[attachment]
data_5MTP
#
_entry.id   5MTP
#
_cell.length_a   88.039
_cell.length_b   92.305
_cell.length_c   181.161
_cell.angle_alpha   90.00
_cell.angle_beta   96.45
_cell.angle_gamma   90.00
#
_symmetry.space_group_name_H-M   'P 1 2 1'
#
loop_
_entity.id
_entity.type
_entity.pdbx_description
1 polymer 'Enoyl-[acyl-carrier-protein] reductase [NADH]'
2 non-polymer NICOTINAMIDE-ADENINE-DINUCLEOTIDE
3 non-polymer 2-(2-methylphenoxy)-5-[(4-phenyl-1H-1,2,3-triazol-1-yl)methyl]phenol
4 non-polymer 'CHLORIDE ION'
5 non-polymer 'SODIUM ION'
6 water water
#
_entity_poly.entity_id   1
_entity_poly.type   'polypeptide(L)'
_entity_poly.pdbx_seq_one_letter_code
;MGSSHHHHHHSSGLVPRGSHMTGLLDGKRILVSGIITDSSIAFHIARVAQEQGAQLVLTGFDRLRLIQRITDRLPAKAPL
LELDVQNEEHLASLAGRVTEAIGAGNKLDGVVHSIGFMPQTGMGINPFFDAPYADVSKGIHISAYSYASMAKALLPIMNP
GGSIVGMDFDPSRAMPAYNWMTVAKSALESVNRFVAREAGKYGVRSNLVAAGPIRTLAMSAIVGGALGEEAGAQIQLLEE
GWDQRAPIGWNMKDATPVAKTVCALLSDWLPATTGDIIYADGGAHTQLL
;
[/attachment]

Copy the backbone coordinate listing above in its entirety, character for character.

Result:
data_5MTP
#
_entry.id   5MTP
#
_cell.length_a   88.039
_cell.length_b   92.305
_cell.length_c   181.161
_cell.angle_alpha   90.00
_cell.angle_beta   96.45
_cell.angle_gamma   90.00
#
_symmetry.space_group_name_H-M   'P 1 2 1'
#
loop_
_entity.id
_entity.type
_entity.pdbx_description
1 polymer 'Enoyl-[acyl-carrier-protein] reductase [NADH]'
2 non-polymer NICOTINAMIDE-ADENINE-DINUCLEOTIDE
3 non-polymer 2-(2-methylphenoxy)-5-[(4-phenyl-1H-1,2,3-triazol-1-yl)methyl]phenol
4 non-polymer 'CHLORIDE ION'
5 non-polymer 'SODIUM ION'
6 water water
#
_entity_poly.entity_id   1
_entity_poly.type   'polypeptide(L)'
_entity_poly.pdbx_seq_one_letter_code
;MGSSHHHHHHSSGLVPRGSHMTGLLDGKRILVSGIITDSSIAFHIARVAQEQGAQLVLTGFDRLRLIQRITDRLPAKAPL
LELDVQNEEHLASLAGRVTEAIGAGNKLDGVVHSIGFMPQTGMGINPFFDAPYADVSKGIHISAYSYASMAKALLPIMNP
GGSIVGMDFDPSRAMPAYNWMTVAKSALESVNRFVAREAGKYGVRSNLVAAGPIRTLAMSAIVGGALGEEAGAQIQLLEE
GWDQRAPIGWNMKDATPVAKTVCALLSDWLPATTGDIIYADGGAHTQLL
;